Articles | Volume 3, issue 4
Research article
06 Oct 2015
Research article |  | 06 Oct 2015

The periglacial engine of mountain erosion – Part 2: Modelling large-scale landscape evolution

D. L. Egholm, J. L. Andersen, M. F. Knudsen, J. D. Jansen, and S. B. Nielsen

Abstract. There is growing recognition of strong periglacial control on bedrock erosion in mountain landscapes, including the shaping of low-relief surfaces at high elevations (summit flats). But, as yet, the hypothesis that frost action was crucial to the assumed Late Cenozoic rise in erosion rates remains compelling and untested. Here we present a landscape evolution model incorporating two key periglacial processes – regolith production via frost cracking and sediment transport via frost creep – which together are harnessed to variations in temperature and the evolving thickness of sediment cover. Our computational experiments time-integrate the contribution of frost action to shaping mountain topography over million-year timescales, with the primary and highly reproducible outcome being the development of flattish or gently convex summit flats. A simple scaling of temperature to marine δ18O records spanning the past 14 Myr indicates that the highest summit flats in mid- to high-latitude mountains may have formed via frost action prior to the Quaternary. We suggest that deep cooling in the Quaternary accelerated mechanical weathering globally by significantly expanding the area subject to frost. Further, the inclusion of subglacial erosion alongside periglacial processes in our computational experiments points to alpine glaciers increasing the long-term efficiency of frost-driven erosion by steepening hillslopes.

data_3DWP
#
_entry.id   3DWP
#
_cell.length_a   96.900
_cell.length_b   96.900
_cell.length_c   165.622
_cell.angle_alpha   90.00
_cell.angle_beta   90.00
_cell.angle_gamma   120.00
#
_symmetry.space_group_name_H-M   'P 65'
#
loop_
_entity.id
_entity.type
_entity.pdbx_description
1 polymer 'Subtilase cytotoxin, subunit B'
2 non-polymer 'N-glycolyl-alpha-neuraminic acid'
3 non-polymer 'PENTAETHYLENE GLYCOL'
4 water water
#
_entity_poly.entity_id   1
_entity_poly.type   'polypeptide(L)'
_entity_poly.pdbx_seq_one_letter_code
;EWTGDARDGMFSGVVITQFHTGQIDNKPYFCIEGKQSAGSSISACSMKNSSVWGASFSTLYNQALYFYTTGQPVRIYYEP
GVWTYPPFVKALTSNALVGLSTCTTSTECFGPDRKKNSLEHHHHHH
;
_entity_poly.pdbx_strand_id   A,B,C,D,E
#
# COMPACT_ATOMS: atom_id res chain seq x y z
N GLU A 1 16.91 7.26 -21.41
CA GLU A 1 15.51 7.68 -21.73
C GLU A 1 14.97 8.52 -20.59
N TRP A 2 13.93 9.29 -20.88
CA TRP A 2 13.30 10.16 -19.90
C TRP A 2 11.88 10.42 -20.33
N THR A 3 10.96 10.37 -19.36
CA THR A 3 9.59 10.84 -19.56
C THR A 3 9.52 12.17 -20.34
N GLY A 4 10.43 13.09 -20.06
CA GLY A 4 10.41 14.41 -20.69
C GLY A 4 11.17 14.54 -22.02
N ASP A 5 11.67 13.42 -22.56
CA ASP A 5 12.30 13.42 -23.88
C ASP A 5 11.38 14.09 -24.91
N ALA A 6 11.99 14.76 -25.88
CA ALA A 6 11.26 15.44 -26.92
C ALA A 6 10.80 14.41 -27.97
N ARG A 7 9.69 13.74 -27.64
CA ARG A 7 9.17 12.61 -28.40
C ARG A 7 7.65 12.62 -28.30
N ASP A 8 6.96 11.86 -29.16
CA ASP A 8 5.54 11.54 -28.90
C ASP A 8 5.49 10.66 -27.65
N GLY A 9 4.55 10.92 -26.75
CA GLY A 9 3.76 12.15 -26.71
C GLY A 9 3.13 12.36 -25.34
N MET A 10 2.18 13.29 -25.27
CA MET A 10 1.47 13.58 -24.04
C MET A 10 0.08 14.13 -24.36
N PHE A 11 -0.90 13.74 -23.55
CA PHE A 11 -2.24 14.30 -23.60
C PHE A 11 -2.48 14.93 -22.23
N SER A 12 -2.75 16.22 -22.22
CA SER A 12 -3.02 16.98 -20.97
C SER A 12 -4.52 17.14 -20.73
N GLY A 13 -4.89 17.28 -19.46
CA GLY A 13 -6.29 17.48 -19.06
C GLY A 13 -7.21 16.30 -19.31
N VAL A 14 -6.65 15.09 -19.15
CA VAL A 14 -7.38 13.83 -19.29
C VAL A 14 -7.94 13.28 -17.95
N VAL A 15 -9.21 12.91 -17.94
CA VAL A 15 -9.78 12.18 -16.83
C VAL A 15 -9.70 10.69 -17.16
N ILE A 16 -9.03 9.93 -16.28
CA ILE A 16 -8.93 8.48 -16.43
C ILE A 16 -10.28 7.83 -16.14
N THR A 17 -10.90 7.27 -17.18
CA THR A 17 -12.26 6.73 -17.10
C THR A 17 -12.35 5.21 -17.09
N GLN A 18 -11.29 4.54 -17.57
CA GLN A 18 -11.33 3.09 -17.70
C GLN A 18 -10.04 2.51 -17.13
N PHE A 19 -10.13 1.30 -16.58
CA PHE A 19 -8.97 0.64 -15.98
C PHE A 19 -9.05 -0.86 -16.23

Short summary
We incorporate relations between climate, sediment thickness and periglacial processes quantified in the accompanying paper into a landscape evolution model. This allows us to time-integrate the periglacial contribution to mountain topography on million-year time scales. It is a robust result of our simulations that periglacial processes lead to topographic smoothing. Owing to the climate dependency, this smoothing leads to formation of low-relief surfaces at altitudes controlled by temperature.